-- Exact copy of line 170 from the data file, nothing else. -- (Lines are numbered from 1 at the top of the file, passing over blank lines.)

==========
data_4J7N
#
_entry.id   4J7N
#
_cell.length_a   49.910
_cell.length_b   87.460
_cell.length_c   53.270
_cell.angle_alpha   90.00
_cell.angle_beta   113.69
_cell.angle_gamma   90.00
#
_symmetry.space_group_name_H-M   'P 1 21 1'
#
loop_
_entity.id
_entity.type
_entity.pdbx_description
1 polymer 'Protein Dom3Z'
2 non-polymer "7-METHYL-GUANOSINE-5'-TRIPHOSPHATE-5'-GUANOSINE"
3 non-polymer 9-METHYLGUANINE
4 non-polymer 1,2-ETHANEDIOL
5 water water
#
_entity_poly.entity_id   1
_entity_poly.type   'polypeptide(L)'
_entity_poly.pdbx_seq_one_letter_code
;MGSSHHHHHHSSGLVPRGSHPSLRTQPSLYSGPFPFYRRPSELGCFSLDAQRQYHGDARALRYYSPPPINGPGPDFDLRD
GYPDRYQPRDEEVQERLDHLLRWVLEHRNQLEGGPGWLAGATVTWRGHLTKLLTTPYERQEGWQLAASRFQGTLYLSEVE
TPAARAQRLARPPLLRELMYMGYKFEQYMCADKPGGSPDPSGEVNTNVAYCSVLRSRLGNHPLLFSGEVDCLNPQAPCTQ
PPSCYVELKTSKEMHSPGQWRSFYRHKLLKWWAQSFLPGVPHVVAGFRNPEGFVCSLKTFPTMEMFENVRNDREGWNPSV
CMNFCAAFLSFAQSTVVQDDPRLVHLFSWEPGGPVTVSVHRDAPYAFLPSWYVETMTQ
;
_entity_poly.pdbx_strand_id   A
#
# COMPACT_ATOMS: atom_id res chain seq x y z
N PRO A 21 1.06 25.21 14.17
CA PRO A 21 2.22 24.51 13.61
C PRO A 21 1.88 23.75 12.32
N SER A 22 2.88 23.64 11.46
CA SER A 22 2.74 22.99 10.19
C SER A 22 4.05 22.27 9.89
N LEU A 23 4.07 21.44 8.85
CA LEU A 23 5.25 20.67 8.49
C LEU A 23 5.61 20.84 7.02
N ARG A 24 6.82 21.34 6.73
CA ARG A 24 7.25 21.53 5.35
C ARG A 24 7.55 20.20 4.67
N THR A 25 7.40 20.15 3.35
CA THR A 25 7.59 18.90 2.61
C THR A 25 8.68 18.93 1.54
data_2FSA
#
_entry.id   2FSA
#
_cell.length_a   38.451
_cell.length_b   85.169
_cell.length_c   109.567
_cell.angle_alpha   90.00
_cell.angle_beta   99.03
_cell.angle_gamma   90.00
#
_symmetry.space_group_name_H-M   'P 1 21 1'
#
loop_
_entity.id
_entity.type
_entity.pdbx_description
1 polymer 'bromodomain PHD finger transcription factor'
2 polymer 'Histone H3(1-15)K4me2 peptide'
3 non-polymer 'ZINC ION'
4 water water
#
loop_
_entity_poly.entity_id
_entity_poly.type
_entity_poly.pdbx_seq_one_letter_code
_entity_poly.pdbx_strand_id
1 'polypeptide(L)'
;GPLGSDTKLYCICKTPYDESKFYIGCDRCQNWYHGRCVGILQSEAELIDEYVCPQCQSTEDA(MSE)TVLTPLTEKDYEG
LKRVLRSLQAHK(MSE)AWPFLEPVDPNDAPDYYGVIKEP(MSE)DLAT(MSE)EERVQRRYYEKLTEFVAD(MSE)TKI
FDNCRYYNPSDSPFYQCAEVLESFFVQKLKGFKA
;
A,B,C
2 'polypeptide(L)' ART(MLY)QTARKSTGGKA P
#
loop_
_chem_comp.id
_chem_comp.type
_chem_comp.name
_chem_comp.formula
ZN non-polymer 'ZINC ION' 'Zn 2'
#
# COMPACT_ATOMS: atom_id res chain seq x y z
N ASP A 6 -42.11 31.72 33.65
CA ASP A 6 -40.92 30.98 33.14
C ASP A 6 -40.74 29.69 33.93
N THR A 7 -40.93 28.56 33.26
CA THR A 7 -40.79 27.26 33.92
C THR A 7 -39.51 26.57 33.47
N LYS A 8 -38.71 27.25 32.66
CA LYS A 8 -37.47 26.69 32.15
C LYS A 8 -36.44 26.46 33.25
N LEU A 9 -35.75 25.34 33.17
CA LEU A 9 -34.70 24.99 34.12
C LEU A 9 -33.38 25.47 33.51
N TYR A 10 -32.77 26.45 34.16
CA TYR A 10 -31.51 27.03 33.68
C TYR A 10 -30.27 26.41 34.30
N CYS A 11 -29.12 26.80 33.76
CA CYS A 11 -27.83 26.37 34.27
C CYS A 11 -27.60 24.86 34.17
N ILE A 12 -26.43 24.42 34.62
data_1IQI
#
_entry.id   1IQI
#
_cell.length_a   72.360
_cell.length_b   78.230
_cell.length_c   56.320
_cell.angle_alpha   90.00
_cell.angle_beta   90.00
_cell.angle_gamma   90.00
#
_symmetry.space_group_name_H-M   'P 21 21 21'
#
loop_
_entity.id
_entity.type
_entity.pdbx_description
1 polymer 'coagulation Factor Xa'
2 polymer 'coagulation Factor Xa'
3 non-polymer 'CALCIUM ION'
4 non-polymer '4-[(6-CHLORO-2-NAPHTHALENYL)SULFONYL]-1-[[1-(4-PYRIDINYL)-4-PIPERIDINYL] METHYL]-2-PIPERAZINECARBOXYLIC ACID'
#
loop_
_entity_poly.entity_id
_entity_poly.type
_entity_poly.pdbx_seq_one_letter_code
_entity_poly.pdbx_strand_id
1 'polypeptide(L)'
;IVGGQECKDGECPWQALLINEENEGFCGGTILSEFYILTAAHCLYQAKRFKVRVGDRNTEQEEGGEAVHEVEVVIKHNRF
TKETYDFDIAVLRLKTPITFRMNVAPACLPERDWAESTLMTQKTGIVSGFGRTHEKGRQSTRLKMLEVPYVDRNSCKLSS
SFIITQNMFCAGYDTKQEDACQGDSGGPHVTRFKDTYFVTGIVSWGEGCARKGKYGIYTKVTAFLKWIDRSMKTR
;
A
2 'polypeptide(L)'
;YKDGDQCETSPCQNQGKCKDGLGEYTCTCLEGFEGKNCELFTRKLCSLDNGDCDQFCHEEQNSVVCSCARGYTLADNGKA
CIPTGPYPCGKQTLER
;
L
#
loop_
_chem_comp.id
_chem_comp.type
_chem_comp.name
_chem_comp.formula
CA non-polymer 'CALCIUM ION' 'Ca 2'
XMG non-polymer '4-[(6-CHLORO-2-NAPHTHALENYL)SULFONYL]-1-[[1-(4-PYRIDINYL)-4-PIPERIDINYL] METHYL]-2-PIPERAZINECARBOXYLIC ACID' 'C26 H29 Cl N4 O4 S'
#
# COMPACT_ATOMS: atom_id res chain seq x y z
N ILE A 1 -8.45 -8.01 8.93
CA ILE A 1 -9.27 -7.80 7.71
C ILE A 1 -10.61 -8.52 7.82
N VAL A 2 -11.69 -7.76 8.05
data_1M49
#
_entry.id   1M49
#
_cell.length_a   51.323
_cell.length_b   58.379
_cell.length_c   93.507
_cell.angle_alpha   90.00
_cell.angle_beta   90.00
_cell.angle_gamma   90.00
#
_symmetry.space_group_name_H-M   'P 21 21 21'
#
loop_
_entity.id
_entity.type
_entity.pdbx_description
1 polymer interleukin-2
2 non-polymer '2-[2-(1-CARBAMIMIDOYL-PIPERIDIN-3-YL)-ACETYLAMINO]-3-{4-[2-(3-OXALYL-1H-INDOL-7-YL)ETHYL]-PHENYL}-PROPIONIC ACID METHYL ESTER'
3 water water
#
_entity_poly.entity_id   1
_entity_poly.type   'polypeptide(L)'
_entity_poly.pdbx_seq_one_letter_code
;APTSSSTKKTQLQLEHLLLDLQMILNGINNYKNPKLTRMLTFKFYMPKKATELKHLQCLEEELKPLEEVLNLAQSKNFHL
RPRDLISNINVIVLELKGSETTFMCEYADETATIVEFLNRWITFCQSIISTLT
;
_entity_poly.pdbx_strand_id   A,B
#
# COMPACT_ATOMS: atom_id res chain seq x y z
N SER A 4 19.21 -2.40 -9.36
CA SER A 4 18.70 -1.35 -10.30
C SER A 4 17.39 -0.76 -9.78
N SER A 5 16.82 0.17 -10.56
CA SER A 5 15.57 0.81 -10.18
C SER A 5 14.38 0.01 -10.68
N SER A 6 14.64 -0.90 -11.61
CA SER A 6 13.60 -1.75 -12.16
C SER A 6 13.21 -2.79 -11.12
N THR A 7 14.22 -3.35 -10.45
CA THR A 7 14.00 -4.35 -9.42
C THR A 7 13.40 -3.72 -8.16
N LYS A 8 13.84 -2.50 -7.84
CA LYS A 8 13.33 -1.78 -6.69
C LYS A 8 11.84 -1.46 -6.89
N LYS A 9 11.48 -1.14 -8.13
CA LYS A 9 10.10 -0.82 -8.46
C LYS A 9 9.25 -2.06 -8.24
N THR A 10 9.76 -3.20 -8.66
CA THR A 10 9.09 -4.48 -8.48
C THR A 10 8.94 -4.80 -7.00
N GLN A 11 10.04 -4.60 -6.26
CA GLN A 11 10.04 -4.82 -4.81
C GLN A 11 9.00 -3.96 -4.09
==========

_cell.length_b   58.379